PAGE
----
The Lord of the Flies lets Simon know that there is no beast except for the beast within men. The head says:
"Fancy thinking the Beast was something you could hunt and kill!" said the head. For a moment or two the forest and all the other dimly appreciated places echoed with the parody of laughter. "You knew, didn't you? I'm part of you? Close, close close! I'm the reason why it's no go? Why things are the way they are?"
This illustrates the theme that humans are inherently evil. Simon knows this from earlier on in the novel. He seems to be more spiritual in his behavior than the other characters. He goes off into the woods and into his hiding places. He chooses to remove himself from their little society. He says all along "maybe it is just us" rather than their wild stories about air beasts or water beasts.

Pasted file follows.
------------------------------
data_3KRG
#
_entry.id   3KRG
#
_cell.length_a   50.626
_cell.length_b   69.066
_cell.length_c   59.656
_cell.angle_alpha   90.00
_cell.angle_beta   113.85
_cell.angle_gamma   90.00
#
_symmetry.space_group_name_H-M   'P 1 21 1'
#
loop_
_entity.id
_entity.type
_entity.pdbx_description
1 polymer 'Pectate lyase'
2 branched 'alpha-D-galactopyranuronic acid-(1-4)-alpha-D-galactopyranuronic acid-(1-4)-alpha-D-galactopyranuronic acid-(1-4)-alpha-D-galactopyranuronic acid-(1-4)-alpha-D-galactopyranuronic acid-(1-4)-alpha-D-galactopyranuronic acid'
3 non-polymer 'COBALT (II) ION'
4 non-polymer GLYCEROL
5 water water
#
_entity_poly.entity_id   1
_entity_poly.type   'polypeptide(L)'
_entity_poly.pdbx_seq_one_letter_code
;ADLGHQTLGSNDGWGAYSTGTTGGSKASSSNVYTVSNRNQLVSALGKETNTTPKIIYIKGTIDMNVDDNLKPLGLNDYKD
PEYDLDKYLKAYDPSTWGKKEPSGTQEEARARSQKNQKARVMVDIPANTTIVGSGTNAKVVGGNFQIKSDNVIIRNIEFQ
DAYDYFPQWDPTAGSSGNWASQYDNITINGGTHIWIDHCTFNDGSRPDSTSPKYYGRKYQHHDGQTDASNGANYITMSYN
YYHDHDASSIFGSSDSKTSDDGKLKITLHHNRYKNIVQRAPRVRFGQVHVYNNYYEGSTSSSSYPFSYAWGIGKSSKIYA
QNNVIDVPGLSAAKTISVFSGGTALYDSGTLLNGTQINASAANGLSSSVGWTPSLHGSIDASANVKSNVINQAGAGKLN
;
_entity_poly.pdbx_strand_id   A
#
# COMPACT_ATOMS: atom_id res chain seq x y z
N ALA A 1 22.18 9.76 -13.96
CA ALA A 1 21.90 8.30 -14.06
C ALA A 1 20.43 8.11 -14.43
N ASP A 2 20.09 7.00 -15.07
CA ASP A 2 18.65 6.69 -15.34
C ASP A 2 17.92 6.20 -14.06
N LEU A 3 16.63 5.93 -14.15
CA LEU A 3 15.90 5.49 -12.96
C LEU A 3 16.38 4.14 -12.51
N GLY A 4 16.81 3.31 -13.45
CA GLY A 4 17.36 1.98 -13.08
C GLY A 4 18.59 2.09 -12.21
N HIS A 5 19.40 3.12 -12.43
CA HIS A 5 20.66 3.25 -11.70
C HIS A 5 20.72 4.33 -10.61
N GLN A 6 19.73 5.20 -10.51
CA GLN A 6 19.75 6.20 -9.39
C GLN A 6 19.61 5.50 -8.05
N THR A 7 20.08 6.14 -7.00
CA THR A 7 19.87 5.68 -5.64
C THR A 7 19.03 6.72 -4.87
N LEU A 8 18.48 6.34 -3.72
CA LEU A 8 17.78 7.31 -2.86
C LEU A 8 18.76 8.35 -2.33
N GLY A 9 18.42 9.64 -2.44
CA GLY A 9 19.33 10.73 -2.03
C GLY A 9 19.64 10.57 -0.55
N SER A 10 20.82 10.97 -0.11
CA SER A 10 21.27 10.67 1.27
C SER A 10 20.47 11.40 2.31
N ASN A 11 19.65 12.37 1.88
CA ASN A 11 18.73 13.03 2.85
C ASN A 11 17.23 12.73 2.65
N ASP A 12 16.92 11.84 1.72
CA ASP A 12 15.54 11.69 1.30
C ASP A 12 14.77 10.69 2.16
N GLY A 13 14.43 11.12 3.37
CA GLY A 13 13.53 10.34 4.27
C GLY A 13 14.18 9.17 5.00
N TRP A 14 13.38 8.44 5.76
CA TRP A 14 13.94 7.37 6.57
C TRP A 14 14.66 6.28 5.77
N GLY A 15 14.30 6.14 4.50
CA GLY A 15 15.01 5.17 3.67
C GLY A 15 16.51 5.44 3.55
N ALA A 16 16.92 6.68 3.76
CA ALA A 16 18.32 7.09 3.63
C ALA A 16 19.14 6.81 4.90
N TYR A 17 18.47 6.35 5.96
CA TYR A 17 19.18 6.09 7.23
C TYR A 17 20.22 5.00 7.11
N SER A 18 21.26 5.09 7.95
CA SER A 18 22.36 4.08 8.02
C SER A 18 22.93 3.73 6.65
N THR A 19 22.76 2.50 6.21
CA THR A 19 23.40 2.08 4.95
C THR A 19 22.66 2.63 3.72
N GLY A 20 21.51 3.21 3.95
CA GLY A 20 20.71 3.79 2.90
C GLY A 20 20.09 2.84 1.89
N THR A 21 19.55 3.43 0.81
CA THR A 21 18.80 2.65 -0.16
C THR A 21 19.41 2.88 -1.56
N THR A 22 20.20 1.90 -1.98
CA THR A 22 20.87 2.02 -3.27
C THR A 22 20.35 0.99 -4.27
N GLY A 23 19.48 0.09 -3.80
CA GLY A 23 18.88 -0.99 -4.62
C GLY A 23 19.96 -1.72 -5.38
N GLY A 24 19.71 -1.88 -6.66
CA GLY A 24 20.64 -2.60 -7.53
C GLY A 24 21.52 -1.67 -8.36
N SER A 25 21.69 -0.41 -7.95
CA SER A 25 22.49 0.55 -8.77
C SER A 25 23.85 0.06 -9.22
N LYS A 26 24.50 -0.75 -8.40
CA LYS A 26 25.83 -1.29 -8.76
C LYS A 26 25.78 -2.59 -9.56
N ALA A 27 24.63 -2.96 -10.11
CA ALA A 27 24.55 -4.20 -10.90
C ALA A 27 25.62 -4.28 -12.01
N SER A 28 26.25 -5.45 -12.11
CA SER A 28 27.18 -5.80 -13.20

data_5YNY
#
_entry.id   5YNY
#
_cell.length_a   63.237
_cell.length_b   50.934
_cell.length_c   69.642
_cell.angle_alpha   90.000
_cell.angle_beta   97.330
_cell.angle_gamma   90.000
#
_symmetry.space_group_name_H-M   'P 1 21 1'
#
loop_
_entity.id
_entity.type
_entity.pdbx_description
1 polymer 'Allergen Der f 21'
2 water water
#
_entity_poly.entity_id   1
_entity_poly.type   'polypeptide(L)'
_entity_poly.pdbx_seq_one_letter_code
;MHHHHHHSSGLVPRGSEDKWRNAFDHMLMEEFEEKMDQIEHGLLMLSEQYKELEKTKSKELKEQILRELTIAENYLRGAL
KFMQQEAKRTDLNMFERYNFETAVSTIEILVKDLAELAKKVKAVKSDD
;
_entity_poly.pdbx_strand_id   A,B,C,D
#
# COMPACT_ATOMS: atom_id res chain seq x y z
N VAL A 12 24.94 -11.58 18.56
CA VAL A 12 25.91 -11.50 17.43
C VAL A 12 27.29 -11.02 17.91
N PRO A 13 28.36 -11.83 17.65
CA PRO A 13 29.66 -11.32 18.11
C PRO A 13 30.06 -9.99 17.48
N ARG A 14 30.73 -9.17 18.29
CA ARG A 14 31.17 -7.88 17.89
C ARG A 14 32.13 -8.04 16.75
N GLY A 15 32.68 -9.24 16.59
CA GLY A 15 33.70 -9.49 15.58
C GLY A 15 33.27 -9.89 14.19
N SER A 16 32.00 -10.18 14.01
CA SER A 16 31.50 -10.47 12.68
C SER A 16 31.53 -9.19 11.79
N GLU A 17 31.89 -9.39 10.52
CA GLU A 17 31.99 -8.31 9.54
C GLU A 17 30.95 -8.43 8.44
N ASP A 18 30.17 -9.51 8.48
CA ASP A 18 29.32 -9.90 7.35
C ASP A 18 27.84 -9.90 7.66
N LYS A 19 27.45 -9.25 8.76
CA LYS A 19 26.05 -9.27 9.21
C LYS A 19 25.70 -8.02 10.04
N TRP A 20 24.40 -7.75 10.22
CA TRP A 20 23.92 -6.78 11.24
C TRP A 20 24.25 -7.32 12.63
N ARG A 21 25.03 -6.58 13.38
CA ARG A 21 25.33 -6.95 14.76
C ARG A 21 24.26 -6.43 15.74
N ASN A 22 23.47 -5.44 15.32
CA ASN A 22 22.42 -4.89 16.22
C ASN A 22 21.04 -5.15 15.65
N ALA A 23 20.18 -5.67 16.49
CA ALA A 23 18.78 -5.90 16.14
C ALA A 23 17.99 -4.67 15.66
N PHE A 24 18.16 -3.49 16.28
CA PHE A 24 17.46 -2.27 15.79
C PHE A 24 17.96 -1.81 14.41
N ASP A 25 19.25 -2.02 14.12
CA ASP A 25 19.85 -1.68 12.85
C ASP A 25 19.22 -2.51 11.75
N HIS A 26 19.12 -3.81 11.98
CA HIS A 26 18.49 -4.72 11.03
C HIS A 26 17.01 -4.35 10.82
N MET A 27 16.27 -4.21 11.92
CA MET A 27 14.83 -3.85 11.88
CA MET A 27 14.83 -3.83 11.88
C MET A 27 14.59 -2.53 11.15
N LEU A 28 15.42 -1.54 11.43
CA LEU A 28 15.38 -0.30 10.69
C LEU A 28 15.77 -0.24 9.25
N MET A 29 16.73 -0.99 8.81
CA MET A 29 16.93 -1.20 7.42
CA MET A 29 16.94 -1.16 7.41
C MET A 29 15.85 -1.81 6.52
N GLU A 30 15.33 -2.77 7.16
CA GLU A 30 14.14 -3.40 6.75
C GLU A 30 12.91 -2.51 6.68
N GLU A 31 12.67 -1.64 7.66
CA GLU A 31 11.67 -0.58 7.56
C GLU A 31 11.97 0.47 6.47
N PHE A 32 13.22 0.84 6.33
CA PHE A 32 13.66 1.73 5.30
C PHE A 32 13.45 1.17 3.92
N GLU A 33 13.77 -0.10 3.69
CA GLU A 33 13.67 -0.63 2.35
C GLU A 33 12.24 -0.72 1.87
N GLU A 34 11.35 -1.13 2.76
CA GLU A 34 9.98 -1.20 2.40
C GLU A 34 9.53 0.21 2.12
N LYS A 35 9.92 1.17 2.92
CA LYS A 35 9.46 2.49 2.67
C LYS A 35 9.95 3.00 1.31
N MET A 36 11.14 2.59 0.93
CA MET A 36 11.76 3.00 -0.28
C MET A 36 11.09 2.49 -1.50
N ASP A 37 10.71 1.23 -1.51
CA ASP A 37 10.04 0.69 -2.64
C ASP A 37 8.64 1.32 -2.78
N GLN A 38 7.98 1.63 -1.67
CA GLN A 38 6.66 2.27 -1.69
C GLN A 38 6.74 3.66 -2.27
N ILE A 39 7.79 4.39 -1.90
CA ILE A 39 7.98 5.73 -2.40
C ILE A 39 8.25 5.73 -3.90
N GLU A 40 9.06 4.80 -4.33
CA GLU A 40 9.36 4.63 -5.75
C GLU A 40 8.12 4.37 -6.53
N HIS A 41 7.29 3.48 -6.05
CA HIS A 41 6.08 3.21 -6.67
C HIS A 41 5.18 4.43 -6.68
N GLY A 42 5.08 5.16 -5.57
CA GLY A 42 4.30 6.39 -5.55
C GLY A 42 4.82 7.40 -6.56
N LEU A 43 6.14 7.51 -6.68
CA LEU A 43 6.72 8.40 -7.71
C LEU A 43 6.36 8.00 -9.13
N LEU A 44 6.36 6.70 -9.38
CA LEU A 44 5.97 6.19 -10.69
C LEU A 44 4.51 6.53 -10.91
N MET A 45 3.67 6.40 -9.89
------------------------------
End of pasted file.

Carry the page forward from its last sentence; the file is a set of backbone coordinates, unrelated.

All along, Simon knew that there was no physical beast that would destroy them all. He recognized that it was their own fear that would destroy them. It is the boys' fear and desire to destroy the beast that kills Simon.